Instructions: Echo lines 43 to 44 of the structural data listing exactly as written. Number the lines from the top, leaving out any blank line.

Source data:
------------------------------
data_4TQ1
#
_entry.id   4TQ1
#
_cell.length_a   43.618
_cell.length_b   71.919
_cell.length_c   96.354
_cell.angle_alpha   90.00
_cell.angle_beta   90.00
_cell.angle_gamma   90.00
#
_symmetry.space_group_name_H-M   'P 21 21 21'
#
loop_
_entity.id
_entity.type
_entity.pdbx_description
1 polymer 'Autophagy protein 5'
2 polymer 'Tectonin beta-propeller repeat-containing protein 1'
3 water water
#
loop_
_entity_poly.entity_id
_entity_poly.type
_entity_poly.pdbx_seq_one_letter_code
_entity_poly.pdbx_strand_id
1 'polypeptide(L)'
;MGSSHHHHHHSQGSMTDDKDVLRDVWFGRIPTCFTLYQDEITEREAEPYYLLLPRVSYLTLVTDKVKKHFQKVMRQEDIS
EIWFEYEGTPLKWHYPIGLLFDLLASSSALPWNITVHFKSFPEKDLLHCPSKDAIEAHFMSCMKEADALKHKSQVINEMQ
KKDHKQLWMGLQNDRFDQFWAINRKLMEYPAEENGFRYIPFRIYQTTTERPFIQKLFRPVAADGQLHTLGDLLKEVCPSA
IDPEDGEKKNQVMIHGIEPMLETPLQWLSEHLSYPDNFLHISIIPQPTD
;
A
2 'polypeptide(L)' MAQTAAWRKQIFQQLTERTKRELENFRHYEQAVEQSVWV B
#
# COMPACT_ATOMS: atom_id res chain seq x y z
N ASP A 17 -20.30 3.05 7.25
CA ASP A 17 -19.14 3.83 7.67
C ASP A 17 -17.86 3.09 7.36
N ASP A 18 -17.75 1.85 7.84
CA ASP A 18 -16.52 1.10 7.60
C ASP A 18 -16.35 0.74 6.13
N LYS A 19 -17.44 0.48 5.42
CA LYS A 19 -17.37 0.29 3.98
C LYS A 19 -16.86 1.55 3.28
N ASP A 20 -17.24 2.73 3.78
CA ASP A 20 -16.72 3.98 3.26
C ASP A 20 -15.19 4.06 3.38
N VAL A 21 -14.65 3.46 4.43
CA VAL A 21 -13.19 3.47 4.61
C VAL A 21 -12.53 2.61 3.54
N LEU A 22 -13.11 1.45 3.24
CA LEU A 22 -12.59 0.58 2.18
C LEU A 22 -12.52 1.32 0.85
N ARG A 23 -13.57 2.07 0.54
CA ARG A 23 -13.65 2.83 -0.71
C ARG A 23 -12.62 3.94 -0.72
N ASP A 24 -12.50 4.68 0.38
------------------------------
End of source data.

N LYS A 19 -17.44 0.48 5.42
CA LYS A 19 -17.37 0.29 3.98